The names "John Doe" or "John Roe" for men, "Jane Doe" or "Jane Roe" for women, "Johnny Doe" and "Janie Doe" for children, or just "Doe" non-gender-specifically are used as placeholder names for a party whose true identity is unknown or must be withheld in a legal action, case, or discussion. The names are also used to refer to a corpse or hospital patient whose identity is unknown. This practice is widely used in the United States and Canada, but is rarely used in other English-speaking countries including the United Kingdom, from which the use of "John Doe" in a legal context originates. The names "Joe Bloggs" or "John Smith" are used in the UK as placeholder names (mainly to mean 'any old person', the classic 'Everyman') as well as in Australia and New Zealand.
John Doe is sometimes used to refer to a typical male in other contexts as well, in a similar manner to John Q. Public in the United States or Joe Public, John Smith or Joe Bloggs in Britain. For example: the first name listed on a form might be John Doe, along with a fictional address or other fictional information to provide an example of how to fill in the form. The name is also used frequently in US popular culture, for example in the Frank Capra film Meet John Doe. John Doe was also the name of a 2002 American television series.
Similarly, a child or baby whose identity is unknown may be referred to as Baby Doe. A notorious murder case in Kansas City, Missouri, referred to the baby victim as Precious Doe. Other unidentified female murder victims have also been nicknamed by the public or investigators as "Cali Doe" and "Princess Doe". Additional persons may be called James Doe, Judy Doe, etc. However, to avoid possible confusion, if two anonymous or unknown parties are cited in a specific case or action, the surnames Doe and Roe may be used simultaneously; for example, "John Doe v. Jane Roe". If several anonymous parties are referenced, they may simply be labelled John Doe #1, John Doe #2, etc. (the U.S. Operation Delego cited 21 (numbered) "John Doe"s) or labelled with other variants of Doe / Roe / Poe / etc. Other early alternatives such as John Stiles and Richard Miles are now rarely used, and Mary Major has been used in some American federal cases.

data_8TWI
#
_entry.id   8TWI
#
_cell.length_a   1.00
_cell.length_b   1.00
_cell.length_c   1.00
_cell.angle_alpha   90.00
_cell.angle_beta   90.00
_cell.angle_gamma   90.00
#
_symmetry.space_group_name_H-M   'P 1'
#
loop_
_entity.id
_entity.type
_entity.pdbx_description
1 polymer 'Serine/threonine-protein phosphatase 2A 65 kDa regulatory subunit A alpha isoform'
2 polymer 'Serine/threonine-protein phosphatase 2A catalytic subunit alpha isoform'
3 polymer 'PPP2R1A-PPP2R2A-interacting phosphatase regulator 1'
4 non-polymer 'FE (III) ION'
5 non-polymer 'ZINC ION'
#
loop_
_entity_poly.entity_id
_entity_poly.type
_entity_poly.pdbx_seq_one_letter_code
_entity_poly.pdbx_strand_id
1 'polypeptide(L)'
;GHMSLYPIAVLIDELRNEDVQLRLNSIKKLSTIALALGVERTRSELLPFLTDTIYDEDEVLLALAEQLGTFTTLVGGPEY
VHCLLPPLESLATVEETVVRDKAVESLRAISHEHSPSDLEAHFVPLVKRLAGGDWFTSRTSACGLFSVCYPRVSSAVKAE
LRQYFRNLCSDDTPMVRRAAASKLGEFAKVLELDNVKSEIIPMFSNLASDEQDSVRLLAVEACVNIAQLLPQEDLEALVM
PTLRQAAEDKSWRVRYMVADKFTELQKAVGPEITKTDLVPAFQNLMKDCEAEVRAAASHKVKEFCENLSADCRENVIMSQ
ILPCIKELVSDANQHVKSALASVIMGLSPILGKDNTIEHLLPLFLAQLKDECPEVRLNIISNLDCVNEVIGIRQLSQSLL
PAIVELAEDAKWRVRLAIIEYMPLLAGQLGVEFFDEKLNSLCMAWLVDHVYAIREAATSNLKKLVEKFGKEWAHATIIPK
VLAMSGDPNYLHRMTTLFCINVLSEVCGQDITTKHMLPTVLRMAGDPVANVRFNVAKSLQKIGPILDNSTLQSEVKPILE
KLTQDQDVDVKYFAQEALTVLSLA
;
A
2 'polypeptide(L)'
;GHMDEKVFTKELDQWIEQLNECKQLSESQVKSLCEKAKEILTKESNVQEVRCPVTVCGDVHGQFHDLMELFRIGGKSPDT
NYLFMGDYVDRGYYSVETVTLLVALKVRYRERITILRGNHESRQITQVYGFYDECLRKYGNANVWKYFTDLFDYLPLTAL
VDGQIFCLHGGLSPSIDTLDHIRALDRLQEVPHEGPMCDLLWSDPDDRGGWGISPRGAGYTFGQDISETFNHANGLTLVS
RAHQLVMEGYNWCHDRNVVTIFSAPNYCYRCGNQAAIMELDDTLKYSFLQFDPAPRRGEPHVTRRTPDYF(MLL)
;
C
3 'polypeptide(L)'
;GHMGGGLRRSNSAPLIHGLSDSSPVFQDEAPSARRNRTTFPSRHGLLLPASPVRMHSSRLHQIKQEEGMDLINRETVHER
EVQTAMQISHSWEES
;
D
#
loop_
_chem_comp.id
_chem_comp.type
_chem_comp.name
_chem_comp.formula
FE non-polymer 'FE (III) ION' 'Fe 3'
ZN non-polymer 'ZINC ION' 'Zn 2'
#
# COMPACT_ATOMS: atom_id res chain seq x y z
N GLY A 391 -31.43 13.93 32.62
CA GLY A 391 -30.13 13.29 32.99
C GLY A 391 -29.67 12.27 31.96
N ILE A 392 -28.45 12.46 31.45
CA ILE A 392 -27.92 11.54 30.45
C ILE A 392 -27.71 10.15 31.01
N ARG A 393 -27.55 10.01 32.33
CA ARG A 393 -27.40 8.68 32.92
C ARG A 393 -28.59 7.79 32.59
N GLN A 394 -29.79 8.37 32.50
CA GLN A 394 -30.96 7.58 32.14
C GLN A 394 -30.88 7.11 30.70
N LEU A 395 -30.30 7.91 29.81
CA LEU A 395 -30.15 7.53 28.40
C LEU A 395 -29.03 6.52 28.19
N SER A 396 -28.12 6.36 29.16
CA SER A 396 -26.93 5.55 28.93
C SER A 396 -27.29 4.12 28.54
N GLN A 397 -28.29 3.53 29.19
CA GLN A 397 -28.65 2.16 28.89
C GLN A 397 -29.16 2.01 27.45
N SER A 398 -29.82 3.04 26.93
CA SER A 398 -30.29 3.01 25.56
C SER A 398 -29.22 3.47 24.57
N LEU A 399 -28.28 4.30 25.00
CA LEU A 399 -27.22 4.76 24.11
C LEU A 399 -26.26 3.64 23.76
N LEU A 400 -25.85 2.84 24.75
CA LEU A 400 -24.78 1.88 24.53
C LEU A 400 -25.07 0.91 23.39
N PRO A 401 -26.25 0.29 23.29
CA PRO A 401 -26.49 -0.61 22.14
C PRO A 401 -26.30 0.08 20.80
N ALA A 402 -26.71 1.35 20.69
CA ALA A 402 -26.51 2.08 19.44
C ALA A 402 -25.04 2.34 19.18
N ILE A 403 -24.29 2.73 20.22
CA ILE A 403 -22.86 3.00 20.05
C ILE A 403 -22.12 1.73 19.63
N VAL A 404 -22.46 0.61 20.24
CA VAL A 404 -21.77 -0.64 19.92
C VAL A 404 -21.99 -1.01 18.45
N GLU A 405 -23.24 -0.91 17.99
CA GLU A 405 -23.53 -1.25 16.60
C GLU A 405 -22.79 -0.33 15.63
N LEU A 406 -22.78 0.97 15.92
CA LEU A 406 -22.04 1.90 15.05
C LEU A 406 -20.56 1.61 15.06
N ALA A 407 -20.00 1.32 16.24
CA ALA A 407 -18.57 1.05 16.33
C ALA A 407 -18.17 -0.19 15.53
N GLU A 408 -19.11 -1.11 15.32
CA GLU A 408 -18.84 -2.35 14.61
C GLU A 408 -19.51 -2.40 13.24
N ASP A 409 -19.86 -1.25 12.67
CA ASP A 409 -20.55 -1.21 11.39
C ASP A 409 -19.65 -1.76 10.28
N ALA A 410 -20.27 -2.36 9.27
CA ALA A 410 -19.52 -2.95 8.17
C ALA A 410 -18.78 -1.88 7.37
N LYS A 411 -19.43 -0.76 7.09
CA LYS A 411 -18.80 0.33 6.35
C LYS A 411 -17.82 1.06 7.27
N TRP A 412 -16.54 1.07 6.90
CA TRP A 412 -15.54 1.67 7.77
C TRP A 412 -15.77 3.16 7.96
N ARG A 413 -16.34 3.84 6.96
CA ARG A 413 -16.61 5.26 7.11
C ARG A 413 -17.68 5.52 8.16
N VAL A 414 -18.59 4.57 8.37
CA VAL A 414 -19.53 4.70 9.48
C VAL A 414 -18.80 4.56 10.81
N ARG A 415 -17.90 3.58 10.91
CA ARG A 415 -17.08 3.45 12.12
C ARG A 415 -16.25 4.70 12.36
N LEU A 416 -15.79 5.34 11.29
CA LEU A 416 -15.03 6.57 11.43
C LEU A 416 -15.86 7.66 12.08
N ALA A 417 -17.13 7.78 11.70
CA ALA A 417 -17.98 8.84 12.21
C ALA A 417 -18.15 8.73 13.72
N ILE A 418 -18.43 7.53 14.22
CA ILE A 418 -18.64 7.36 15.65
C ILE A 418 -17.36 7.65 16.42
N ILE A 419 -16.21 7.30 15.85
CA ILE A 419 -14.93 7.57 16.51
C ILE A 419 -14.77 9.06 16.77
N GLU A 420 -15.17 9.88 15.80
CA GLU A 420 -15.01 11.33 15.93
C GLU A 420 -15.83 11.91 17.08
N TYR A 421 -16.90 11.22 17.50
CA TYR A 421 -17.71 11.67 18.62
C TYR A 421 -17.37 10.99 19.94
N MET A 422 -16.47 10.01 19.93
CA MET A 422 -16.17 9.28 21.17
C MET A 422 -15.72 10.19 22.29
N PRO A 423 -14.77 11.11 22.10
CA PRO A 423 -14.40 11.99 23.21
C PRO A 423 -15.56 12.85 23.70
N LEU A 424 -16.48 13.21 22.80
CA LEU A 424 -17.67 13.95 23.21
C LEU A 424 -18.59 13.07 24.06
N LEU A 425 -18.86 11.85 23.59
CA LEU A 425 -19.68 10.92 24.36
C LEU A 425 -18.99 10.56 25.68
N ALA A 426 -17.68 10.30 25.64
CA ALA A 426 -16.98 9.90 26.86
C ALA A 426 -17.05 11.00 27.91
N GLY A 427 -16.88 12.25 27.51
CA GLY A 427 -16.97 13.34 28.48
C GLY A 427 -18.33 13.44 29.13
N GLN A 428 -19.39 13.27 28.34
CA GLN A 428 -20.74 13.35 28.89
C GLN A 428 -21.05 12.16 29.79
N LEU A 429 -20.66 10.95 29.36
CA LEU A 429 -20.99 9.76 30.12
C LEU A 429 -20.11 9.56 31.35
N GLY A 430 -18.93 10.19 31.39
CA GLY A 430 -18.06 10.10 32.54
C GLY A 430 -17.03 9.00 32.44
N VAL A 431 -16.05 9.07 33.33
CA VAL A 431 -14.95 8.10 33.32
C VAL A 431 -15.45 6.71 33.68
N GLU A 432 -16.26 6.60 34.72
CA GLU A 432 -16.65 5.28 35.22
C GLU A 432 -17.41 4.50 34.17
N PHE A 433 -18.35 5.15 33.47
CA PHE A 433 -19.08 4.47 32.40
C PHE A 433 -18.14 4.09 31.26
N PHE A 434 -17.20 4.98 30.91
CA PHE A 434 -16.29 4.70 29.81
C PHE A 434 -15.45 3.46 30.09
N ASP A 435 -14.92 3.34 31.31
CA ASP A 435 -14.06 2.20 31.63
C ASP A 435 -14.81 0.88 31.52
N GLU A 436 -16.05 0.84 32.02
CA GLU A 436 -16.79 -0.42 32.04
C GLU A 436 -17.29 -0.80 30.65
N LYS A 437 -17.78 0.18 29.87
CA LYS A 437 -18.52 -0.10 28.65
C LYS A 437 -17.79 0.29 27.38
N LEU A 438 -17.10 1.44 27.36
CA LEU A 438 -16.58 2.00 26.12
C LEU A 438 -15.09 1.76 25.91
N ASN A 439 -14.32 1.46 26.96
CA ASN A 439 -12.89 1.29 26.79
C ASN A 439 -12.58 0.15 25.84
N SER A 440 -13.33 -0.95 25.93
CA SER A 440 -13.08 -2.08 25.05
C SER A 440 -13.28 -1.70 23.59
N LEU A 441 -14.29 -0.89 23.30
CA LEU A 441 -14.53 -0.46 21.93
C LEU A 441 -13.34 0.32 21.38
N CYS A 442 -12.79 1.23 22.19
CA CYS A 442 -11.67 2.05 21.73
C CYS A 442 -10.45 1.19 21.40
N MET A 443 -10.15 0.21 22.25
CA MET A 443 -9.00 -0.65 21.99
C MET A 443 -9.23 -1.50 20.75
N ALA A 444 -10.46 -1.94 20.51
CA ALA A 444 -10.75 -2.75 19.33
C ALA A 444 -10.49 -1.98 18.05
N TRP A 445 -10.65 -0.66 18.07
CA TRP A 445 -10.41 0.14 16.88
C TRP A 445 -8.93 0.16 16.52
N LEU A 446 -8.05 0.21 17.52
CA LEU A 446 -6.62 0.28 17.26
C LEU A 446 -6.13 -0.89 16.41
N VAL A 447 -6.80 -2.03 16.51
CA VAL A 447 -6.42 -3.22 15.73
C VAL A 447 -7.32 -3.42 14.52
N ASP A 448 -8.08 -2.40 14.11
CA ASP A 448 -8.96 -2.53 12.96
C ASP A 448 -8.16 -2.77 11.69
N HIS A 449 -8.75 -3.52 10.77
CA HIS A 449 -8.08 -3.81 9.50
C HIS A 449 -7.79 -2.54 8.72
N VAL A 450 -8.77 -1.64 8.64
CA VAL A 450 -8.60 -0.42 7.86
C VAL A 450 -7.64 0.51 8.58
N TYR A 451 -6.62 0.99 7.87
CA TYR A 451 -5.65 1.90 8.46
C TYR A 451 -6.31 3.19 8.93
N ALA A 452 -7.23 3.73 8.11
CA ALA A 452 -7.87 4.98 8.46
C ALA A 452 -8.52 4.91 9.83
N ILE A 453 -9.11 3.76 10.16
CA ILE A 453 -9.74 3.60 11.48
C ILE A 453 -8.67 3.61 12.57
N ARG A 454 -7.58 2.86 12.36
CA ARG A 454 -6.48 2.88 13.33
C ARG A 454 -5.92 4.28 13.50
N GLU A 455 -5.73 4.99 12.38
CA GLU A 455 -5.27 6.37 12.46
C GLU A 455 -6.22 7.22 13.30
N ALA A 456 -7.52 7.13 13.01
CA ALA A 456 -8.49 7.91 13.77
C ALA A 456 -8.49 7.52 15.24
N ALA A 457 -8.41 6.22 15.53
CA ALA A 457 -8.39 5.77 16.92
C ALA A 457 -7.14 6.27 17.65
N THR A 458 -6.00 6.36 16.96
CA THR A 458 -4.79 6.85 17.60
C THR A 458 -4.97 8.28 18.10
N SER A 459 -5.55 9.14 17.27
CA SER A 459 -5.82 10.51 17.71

The Doe names are also used for anonymous or unknown defendants. Another set of names used for anonymous parties, particularly plaintiffs, are Richard Roe for men and Jane Roe for women (as in the landmark U.S. Supreme Court abortion decision Roe v. Wade).
Bearing the actual name John Doe can cause difficulty, such as being stopped by airport security or suspected of being an incognito celebrity.
The term John Doe or Jane Doe is used in US police investigations when the identity of the victim(s) is unknown or incorrect.
The names "John Doe" and "Richard Roe," along with "John Roe" or "Doo" were regularly invoked in English legal instruments to satisfy technical requirements governing standing and jurisdiction, beginning perhaps as early as the reign of England's King Edward III (1327–1377).
Other fictitious names for a person involved in litigation under English law were John-Noakes, or John Noakes/Nokes and John-a-Stiles/John Stiles.
The Oxford English Dictionary states that John Doe is "the name given to the fictitious lessee of the plaintiff, in the (now obsolete in the UK) mixed action of ejectment, the fictitious defendant being called Richard Roe".
This usage is mocked in the 1834 English song "John Doe and Richard Roe":
Two giants live in Britain's land,
John Doe and Richard Roe,
Who always travel hand in hand,
John Doe and Richard Roe.
Their fee-faw-fum's an ancient plan
To smell the purse of an Englishman,
And, 'ecod, they'll suck it all they can,
John Doe and Richard Roe ...
This particular use became obsolete in the UK in 1852:
As is well known, the device of involving real people as notional lessees and ejectors was used to enable freeholders to sue the real ejectors. These were then replaced by the fictional characters John Doe and Richard Roe. Eventually the medieval remedies were (mostly) abolished by the Real Property Limitation Act of 1833; the fictional characters of John Doe and Richard Roe by the Common Law Procedure Act 1852; and the forms of action themselves by the Judicature Acts 1873–75."
Secretary of State for Environment, Food, and Rural Affairs (Respondent) v Meier and another(FC) (Appellant) and others and another (FC)(Appellant) and another (2009).
"8.02 If an unknown person has possession of the confidential personal information and is threatening to disclose it, a 'John Doe' injunction may be sought against that person. The first time this form of injunction was used since 1852 in the United Kingdom was in 2005 when lawyers acting for JK Rowling and her publishers obtained an interim order against an unidentified person who had offered to sell chapters of a stolen copy of an unpublished Harry Potter novel to the media".
Unlike in the United States the name (John) Doe does not actually appear in the formal name of the case, for example: X & Y v Persons Unknown  HRLR 4.
The use and selection of pseudonyms is not standardized in U.S. courts and the practice itself is opposed on legal grounds by some and was rare prior to 1969.
In addition to Doe and Roe, other "_oe" names have been used when more than two unknown or unidentified persons are named in U.S. court proceedings, e.g., Poe v. Snyder, 834 F.Supp.2d 721 (W. D. Mich. 2011), whose full style is
and Friedman v. Ferguson, No. 87-3758, unpublished disposition, 850 F.2d 689 (4th Cir., 29 June 1988), whose full style is
In a lawsuit in the UK about the publication of D.H. Lawrence's novel "Lady Chatterley's Lover" the 'average person' was referred to as "the man on the Clapham omnibus". Parallels in other cultures are in France "Monsieur Brun", in Italy "Signor Rossi", in India "Ashok Kumar".
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